Exercising while Pregnant: A Catastrophe or a Breakthrough?

By: Nicole Soussana  |  September 19, 2019

Science and Technology

By Nicole Soussana, Staff Writer

Women’s placements in society have drastically shifted. Today, women have professional and personal lives. We have occupational, familial, and, for some, religious responsibilities. However, it is necessary to keep in mind that despite our busy lives, we must make time to care for our bodies. Not only has exercise been proven to benefit our health, but recent studies show increased benefits resulting from moderate exercise in women who are pregnant, both for themselves and their babies.

A study on the effects of exercise during pregnancy, published in August 2019, wished to discover if an increase in neuromotor skills and development of one-month-old babies could be linked to motherly exercise while the baby was in the womb. If so, we can further associate this exercise with a decrease in child obesity as children are more likely to continue activity if they develop early skills in movement. The team of researchers from East Carolina University randomly assigned 71 healthy pregnant women to either perform aerobic exercises (experimental group) or no exercises (control group). The exercises were moderate in intensity, supervised, and performed three times a week. 

The neurodevelopment of the one-month-old babies was finally determined using a method called the Peabody Developmental Motor Scales, which gauges motor skills, specifically reflexes, stationary, and locomotion. Results described male babies as scoring higher than female babies in the control group. In support of this finding, previous studies have shown that in relation to females, male newborns experience greater brain volume in the motor cortex region. Interestingly, females of the exercising mothers performed better than males overall. While this unexpected outcome requires further study, the paper explained the occurrence as a “ceiling effect” for the males. This describes male fetal brain development as reaching a sort of plateau, or maximum impact, whereas female brain cortexes can continue to mature. As a general trend, females whose mothers exercised, performed better than females in the control group (the same is said for males).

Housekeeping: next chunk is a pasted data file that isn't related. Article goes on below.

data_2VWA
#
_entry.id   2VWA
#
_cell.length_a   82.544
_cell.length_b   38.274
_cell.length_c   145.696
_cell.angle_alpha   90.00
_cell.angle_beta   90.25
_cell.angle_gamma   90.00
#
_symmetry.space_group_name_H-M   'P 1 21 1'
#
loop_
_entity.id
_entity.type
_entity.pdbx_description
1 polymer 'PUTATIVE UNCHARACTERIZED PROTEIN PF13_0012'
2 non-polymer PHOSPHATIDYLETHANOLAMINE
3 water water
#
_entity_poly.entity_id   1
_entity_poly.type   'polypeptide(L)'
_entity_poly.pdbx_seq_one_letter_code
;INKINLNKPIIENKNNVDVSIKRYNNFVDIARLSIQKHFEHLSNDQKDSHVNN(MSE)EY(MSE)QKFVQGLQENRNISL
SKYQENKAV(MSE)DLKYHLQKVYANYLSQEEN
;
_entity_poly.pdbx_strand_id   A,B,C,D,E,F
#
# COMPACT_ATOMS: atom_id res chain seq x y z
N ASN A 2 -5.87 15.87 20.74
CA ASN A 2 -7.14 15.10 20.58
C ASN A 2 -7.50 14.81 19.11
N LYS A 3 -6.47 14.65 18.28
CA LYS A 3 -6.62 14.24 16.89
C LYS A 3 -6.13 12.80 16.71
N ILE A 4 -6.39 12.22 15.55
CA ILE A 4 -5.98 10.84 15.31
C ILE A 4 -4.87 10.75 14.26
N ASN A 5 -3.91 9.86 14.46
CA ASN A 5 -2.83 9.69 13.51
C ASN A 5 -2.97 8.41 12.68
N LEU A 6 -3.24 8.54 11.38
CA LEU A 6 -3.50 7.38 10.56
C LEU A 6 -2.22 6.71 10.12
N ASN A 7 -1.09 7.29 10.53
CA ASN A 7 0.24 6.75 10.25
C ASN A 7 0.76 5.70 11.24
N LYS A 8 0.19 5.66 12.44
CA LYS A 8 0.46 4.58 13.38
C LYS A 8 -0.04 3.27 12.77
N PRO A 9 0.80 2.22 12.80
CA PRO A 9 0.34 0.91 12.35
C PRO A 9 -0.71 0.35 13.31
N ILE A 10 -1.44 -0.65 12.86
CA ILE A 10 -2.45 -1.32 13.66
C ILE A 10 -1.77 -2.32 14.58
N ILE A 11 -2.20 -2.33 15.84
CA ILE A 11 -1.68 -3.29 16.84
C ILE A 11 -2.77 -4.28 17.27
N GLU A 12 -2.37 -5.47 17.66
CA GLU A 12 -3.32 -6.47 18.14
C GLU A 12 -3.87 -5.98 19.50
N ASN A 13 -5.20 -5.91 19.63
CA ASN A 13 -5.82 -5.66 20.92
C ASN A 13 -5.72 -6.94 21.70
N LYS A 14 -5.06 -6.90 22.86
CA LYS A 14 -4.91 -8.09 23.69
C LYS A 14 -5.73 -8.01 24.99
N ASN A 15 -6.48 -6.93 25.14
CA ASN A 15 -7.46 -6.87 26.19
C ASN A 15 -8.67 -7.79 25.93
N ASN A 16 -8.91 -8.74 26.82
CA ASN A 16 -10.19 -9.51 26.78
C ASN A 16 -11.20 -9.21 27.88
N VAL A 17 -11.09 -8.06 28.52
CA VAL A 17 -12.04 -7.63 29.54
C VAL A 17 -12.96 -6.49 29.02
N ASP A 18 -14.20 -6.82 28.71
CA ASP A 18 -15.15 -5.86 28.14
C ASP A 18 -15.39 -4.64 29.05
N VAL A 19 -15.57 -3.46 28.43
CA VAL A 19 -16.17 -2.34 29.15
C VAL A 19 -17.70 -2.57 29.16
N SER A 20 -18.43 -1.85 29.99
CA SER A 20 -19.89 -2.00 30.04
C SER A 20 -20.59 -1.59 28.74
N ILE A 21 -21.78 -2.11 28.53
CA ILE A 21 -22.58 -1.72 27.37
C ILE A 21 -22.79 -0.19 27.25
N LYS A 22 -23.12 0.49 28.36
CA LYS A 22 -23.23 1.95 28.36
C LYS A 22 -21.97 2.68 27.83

The study continues to explain that the presence of exercise in utero (before birth), could result in growth hormone excretion, essentially the cause for increased development. Additionally, fetal brain and nervous systems may benefit from increased oxygen, nutrients, and blood-flow through the placenta while the mothers are exercising.

Though this study speaks of the potential positive effects of exercise during pregnancy, there are still precautions and questions. As recent as 1990, exercise was discouraged for pregnant women. Many women today question whether they should exercise if they’ve never done so before. And how intense should these workouts be? When should we be concerned for the baby’s health?

There are certain guidelines for physical activity during pregnancy. But if followed correctly, not only can it benefit the health and development of the baby, but the mother herself. According to the American College of Obstetricians and Gynecologists, “Pregnancy is an ideal time for maintaining or adopting a healthy lifestyle.” Benefits to these women include general fitness, weight management, decreased risk for obese women to develop gestational diabetes, and higher levels of psychological wellbeing. Other benefits include decreased GDM (glucose intolerance), faster postpartum recovery, less lower back pain, and prevention of preeclampsia (high blood pressure).

While the experiment of the East Carolina University researchers was not perfect, as the article did not describe a control for home life of the mothers, the infants of mothers who exercised displayed more advanced motor skills at one-month of age in comparison to infants whose mothers did not. Additionally, though the participants of this study were few, the results are promising and can be used as a template for further studies.